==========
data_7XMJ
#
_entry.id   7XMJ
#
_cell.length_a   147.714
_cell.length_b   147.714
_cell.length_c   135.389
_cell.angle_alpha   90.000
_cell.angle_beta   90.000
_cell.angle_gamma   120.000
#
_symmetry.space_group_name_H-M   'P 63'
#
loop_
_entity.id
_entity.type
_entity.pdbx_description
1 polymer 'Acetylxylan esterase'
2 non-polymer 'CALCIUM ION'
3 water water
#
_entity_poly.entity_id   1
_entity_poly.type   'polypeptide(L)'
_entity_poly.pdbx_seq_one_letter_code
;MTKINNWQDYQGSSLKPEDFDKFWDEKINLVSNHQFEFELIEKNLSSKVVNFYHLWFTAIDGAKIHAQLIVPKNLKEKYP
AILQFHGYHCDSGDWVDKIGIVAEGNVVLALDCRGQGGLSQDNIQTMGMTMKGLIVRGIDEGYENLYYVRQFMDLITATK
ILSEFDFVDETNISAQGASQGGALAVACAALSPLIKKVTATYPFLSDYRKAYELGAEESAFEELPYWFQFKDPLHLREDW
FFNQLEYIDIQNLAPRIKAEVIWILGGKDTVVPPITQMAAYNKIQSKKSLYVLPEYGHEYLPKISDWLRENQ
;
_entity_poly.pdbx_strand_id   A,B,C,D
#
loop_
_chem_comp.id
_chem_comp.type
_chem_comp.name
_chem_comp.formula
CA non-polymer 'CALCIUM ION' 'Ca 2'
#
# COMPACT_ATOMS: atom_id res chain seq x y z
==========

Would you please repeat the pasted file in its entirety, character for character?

data_7XMJ
#
_entry.id   7XMJ
#
_cell.length_a   147.714
_cell.length_b   147.714
_cell.length_c   135.389
_cell.angle_alpha   90.000
_cell.angle_beta   90.000
_cell.angle_gamma   120.000
#
_symmetry.space_group_name_H-M   'P 63'
#
loop_
_entity.id
_entity.type
_entity.pdbx_description
1 polymer 'Acetylxylan esterase'
2 non-polymer 'CALCIUM ION'
3 water water
#
_entity_poly.entity_id   1
_entity_poly.type   'polypeptide(L)'
_entity_poly.pdbx_seq_one_letter_code
;MTKINNWQDYQGSSLKPEDFDKFWDEKINLVSNHQFEFELIEKNLSSKVVNFYHLWFTAIDGAKIHAQLIVPKNLKEKYP
AILQFHGYHCDSGDWVDKIGIVAEGNVVLALDCRGQGGLSQDNIQTMGMTMKGLIVRGIDEGYENLYYVRQFMDLITATK
ILSEFDFVDETNISAQGASQGGALAVACAALSPLIKKVTATYPFLSDYRKAYELGAEESAFEELPYWFQFKDPLHLREDW
FFNQLEYIDIQNLAPRIKAEVIWILGGKDTVVPPITQMAAYNKIQSKKSLYVLPEYGHEYLPKISDWLRENQ
;
_entity_poly.pdbx_strand_id   A,B,C,D
#
loop_
_chem_comp.id
_chem_comp.type
_chem_comp.name
_chem_comp.formula
CA non-polymer 'CALCIUM ION' 'Ca 2'
#
# COMPACT_ATOMS: atom_id res chain seq x y z